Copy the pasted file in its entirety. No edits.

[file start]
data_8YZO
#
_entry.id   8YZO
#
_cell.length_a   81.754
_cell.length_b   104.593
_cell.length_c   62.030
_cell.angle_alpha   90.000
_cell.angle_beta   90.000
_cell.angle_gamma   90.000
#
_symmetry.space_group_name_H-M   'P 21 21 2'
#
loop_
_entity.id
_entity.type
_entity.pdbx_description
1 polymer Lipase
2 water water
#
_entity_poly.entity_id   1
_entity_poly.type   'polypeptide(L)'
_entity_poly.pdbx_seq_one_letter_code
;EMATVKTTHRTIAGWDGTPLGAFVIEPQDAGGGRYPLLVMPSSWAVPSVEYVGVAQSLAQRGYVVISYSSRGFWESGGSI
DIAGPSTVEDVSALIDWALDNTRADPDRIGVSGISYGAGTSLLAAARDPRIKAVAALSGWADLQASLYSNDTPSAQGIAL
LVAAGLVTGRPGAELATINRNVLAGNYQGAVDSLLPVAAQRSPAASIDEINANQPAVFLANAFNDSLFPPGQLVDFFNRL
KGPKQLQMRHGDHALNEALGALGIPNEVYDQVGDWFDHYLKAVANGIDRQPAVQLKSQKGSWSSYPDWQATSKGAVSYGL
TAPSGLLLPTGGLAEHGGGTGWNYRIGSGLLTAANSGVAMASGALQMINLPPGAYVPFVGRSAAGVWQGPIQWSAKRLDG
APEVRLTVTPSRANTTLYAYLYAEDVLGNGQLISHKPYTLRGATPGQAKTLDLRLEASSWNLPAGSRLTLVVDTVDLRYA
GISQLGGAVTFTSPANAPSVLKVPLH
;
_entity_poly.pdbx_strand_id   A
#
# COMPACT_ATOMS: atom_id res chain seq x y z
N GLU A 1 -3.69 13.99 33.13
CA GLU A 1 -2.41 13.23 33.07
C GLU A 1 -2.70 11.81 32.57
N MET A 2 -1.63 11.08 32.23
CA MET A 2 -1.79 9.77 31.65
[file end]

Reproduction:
data_8YZO
#
_entry.id   8YZO
#
_cell.length_a   81.754
_cell.length_b   104.593
_cell.length_c   62.030
_cell.angle_alpha   90.000
_cell.angle_beta   90.000
_cell.angle_gamma   90.000
#
_symmetry.space_group_name_H-M   'P 21 21 2'
#
loop_
_entity.id
_entity.type
_entity.pdbx_description
1 polymer Lipase
2 water water
#
_entity_poly.entity_id   1
_entity_poly.type   'polypeptide(L)'
_entity_poly.pdbx_seq_one_letter_code
;EMATVKTTHRTIAGWDGTPLGAFVIEPQDAGGGRYPLLVMPSSWAVPSVEYVGVAQSLAQRGYVVISYSSRGFWESGGSI
DIAGPSTVEDVSALIDWALDNTRADPDRIGVSGISYGAGTSLLAAARDPRIKAVAALSGWADLQASLYSNDTPSAQGIAL
LVAAGLVTGRPGAELATINRNVLAGNYQGAVDSLLPVAAQRSPAASIDEINANQPAVFLANAFNDSLFPPGQLVDFFNRL
KGPKQLQMRHGDHALNEALGALGIPNEVYDQVGDWFDHYLKAVANGIDRQPAVQLKSQKGSWSSYPDWQATSKGAVSYGL
TAPSGLLLPTGGLAEHGGGTGWNYRIGSGLLTAANSGVAMASGALQMINLPPGAYVPFVGRSAAGVWQGPIQWSAKRLDG
APEVRLTVTPSRANTTLYAYLYAEDVLGNGQLISHKPYTLRGATPGQAKTLDLRLEASSWNLPAGSRLTLVVDTVDLRYA
GISQLGGAVTFTSPANAPSVLKVPLH
;
_entity_poly.pdbx_strand_id   A
#
# COMPACT_ATOMS: atom_id res chain seq x y z
N GLU A 1 -3.69 13.99 33.13
CA GLU A 1 -2.41 13.23 33.07
C GLU A 1 -2.70 11.81 32.57
N MET A 2 -1.63 11.08 32.23
CA MET A 2 -1.79 9.77 31.65